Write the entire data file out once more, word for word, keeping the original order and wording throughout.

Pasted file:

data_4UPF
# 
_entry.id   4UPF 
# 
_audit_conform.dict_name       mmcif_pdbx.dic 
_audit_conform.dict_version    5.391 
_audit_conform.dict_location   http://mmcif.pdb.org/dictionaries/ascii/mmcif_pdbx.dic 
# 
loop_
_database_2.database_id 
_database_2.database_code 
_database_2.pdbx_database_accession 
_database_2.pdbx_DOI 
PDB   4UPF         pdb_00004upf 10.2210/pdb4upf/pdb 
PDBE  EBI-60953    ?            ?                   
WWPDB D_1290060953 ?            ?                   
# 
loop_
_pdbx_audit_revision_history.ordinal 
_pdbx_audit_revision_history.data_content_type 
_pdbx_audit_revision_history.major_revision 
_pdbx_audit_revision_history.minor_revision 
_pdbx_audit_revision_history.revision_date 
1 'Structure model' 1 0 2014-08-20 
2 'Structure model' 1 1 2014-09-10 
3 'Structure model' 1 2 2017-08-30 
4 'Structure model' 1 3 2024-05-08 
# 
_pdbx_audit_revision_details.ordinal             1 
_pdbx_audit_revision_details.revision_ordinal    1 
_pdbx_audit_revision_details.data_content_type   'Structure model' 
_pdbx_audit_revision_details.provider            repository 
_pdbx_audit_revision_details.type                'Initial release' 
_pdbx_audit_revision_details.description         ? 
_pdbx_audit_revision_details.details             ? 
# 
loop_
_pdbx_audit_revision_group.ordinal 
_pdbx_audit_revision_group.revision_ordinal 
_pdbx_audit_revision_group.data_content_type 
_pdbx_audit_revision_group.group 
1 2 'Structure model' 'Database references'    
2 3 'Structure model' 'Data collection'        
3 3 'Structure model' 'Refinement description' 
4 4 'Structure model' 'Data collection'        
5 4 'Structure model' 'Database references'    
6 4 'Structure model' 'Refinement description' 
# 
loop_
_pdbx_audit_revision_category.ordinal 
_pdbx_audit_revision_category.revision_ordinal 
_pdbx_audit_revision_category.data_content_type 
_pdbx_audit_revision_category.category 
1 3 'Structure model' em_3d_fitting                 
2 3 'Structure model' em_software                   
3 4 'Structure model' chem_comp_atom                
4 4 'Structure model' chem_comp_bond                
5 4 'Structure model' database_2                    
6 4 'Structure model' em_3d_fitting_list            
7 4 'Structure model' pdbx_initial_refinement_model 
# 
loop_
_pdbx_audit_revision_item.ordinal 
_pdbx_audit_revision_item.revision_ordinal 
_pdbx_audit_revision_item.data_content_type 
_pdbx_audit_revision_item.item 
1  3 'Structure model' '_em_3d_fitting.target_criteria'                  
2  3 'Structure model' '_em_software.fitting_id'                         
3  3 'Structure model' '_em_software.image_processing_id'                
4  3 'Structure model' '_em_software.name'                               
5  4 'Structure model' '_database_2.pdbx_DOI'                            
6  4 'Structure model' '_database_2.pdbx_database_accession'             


data_4UPF
# 
_entry.id   4UPF 
# 
_audit_conform.dict_name       mmcif_pdbx.dic 
_audit_conform.dict_version    5.391 
_audit_conform.dict_location   http://mmcif.pdb.org/dictionaries/ascii/mmcif_pdbx.dic 
# 
loop_
_database_2.database_id 
_database_2.database_code 
_database_2.pdbx_database_accession 
_database_2.pdbx_DOI 
PDB   4UPF         pdb_00004upf 10.2210/pdb4upf/pdb 
PDBE  EBI-60953    ?            ?                   
WWPDB D_1290060953 ?            ?                   
# 
loop_
_pdbx_audit_revision_history.ordinal 
_pdbx_audit_revision_history.data_content_type 
_pdbx_audit_revision_history.major_revision 
_pdbx_audit_revision_history.minor_revision 
_pdbx_audit_revision_history.revision_date 
1 'Structure model' 1 0 2014-08-20 
2 'Structure model' 1 1 2014-09-10 
3 'Structure model' 1 2 2017-08-30 
4 'Structure model' 1 3 2024-05-08 
# 
_pdbx_audit_revision_details.ordinal             1 
_pdbx_audit_revision_details.revision_ordinal    1 
_pdbx_audit_revision_details.data_content_type   'Structure model' 
_pdbx_audit_revision_details.provider            repository 
_pdbx_audit_revision_details.type                'Initial release' 
_pdbx_audit_revision_details.description         ? 
_pdbx_audit_revision_details.details             ? 
# 
loop_
_pdbx_audit_revision_group.ordinal 
_pdbx_audit_revision_group.revision_ordinal 
_pdbx_audit_revision_group.data_content_type 
_pdbx_audit_revision_group.group 
1 2 'Structure model' 'Database references'    
2 3 'Structure model' 'Data collection'        
3 3 'Structure model' 'Refinement description' 
4 4 'Structure model' 'Data collection'        
5 4 'Structure model' 'Database references'    
6 4 'Structure model' 'Refinement description' 
# 
loop_
_pdbx_audit_revision_category.ordinal 
_pdbx_audit_revision_category.revision_ordinal 
_pdbx_audit_revision_category.data_content_type 
_pdbx_audit_revision_category.category 
1 3 'Structure model' em_3d_fitting                 
2 3 'Structure model' em_software                   
3 4 'Structure model' chem_comp_atom                
4 4 'Structure model' chem_comp_bond                
5 4 'Structure model' database_2                    
6 4 'Structure model' em_3d_fitting_list            
7 4 'Structure model' pdbx_initial_refinement_model 
# 
loop_
_pdbx_audit_revision_item.ordinal 
_pdbx_audit_revision_item.revision_ordinal 
_pdbx_audit_revision_item.data_content_type 
_pdbx_audit_revision_item.item 
1  3 'Structure model' '_em_3d_fitting.target_criteria'                  
2  3 'Structure model' '_em_software.fitting_id'                         
3  3 'Structure model' '_em_software.image_processing_id'                
4  3 'Structure model' '_em_software.name'                               
5  4 'Structure model' '_database_2.pdbx_DOI'                            
6  4 'Structure model' '_database_2.pdbx_database_accession'             